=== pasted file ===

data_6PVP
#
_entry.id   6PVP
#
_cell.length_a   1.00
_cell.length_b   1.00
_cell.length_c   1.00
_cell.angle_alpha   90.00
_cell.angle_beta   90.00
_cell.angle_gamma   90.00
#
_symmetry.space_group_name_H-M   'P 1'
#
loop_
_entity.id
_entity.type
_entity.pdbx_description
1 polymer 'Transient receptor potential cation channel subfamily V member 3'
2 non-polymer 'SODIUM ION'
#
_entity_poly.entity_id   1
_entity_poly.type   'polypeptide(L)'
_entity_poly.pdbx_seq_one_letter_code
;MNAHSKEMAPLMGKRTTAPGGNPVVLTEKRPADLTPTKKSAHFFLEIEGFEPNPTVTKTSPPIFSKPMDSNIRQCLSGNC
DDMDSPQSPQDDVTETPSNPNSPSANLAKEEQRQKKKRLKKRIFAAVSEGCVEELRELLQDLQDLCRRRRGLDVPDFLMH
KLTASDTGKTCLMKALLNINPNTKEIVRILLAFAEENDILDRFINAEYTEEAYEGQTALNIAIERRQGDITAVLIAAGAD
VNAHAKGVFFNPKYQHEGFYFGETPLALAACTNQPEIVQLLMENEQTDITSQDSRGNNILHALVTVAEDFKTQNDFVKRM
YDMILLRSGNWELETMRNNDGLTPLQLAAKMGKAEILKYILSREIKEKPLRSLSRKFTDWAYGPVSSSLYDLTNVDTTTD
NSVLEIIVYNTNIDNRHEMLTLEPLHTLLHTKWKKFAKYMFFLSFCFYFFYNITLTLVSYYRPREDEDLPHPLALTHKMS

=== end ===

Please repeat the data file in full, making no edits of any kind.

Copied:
data_6PVP
#
_entry.id   6PVP
#
_cell.length_a   1.00
_cell.length_b   1.00
_cell.length_c   1.00
_cell.angle_alpha   90.00
_cell.angle_beta   90.00
_cell.angle_gamma   90.00
#
_symmetry.space_group_name_H-M   'P 1'
#
loop_
_entity.id
_entity.type
_entity.pdbx_description
1 polymer 'Transient receptor potential cation channel subfamily V member 3'
2 non-polymer 'SODIUM ION'
#
_entity_poly.entity_id   1
_entity_poly.type   'polypeptide(L)'
_entity_poly.pdbx_seq_one_letter_code
;MNAHSKEMAPLMGKRTTAPGGNPVVLTEKRPADLTPTKKSAHFFLEIEGFEPNPTVTKTSPPIFSKPMDSNIRQCLSGNC
DDMDSPQSPQDDVTETPSNPNSPSANLAKEEQRQKKKRLKKRIFAAVSEGCVEELRELLQDLQDLCRRRRGLDVPDFLMH
KLTASDTGKTCLMKALLNINPNTKEIVRILLAFAEENDILDRFINAEYTEEAYEGQTALNIAIERRQGDITAVLIAAGAD
VNAHAKGVFFNPKYQHEGFYFGETPLALAACTNQPEIVQLLMENEQTDITSQDSRGNNILHALVTVAEDFKTQNDFVKRM
YDMILLRSGNWELETMRNNDGLTPLQLAAKMGKAEILKYILSREIKEKPLRSLSRKFTDWAYGPVSSSLYDLTNVDTTTD
NSVLEIIVYNTNIDNRHEMLTLEPLHTLLHTKWKKFAKYMFFLSFCFYFFYNITLTLVSYYRPREDEDLPHPLALTHKMS